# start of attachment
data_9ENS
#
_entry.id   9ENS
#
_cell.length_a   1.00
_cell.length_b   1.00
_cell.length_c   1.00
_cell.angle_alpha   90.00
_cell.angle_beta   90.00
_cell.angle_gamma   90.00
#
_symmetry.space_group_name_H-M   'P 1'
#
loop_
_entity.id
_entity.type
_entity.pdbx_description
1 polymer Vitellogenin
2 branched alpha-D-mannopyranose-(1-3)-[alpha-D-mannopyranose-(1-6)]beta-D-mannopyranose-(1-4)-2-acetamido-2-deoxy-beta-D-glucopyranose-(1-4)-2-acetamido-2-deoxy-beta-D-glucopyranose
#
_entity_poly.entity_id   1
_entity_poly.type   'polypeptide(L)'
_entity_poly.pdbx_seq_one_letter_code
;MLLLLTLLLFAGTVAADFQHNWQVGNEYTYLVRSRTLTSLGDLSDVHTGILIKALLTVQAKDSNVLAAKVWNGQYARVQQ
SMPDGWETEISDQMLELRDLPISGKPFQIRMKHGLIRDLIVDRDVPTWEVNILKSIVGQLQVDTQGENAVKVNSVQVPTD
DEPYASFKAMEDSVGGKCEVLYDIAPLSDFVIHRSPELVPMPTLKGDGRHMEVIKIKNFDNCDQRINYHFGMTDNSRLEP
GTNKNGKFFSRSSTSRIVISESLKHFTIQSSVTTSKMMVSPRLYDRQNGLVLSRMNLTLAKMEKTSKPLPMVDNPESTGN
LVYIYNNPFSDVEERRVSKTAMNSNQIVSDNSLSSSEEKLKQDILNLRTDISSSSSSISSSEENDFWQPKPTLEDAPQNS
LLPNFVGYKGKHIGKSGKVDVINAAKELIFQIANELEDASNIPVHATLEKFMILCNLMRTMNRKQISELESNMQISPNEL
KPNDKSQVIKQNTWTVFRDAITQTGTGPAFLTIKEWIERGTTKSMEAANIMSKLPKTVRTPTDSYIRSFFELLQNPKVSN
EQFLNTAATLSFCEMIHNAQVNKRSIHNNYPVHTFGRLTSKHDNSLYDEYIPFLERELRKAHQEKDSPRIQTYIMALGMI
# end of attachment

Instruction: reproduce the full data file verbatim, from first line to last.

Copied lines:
data_9ENS
#
_entry.id   9ENS
#
_cell.length_a   1.00
_cell.length_b   1.00
_cell.length_c   1.00
_cell.angle_alpha   90.00
_cell.angle_beta   90.00
_cell.angle_gamma   90.00
#
_symmetry.space_group_name_H-M   'P 1'
#
loop_
_entity.id
_entity.type
_entity.pdbx_description
1 polymer Vitellogenin
2 branched alpha-D-mannopyranose-(1-3)-[alpha-D-mannopyranose-(1-6)]beta-D-mannopyranose-(1-4)-2-acetamido-2-deoxy-beta-D-glucopyranose-(1-4)-2-acetamido-2-deoxy-beta-D-glucopyranose
#
_entity_poly.entity_id   1
_entity_poly.type   'polypeptide(L)'
_entity_poly.pdbx_seq_one_letter_code
;MLLLLTLLLFAGTVAADFQHNWQVGNEYTYLVRSRTLTSLGDLSDVHTGILIKALLTVQAKDSNVLAAKVWNGQYARVQQ
SMPDGWETEISDQMLELRDLPISGKPFQIRMKHGLIRDLIVDRDVPTWEVNILKSIVGQLQVDTQGENAVKVNSVQVPTD
DEPYASFKAMEDSVGGKCEVLYDIAPLSDFVIHRSPELVPMPTLKGDGRHMEVIKIKNFDNCDQRINYHFGMTDNSRLEP
GTNKNGKFFSRSSTSRIVISESLKHFTIQSSVTTSKMMVSPRLYDRQNGLVLSRMNLTLAKMEKTSKPLPMVDNPESTGN
LVYIYNNPFSDVEERRVSKTAMNSNQIVSDNSLSSSEEKLKQDILNLRTDISSSSSSISSSEENDFWQPKPTLEDAPQNS
LLPNFVGYKGKHIGKSGKVDVINAAKELIFQIANELEDASNIPVHATLEKFMILCNLMRTMNRKQISELESNMQISPNEL
KPNDKSQVIKQNTWTVFRDAITQTGTGPAFLTIKEWIERGTTKSMEAANIMSKLPKTVRTPTDSYIRSFFELLQNPKVSN
EQFLNTAATLSFCEMIHNAQVNKRSIHNNYPVHTFGRLTSKHDNSLYDEYIPFLERELRKAHQEKDSPRIQTYIMALGMI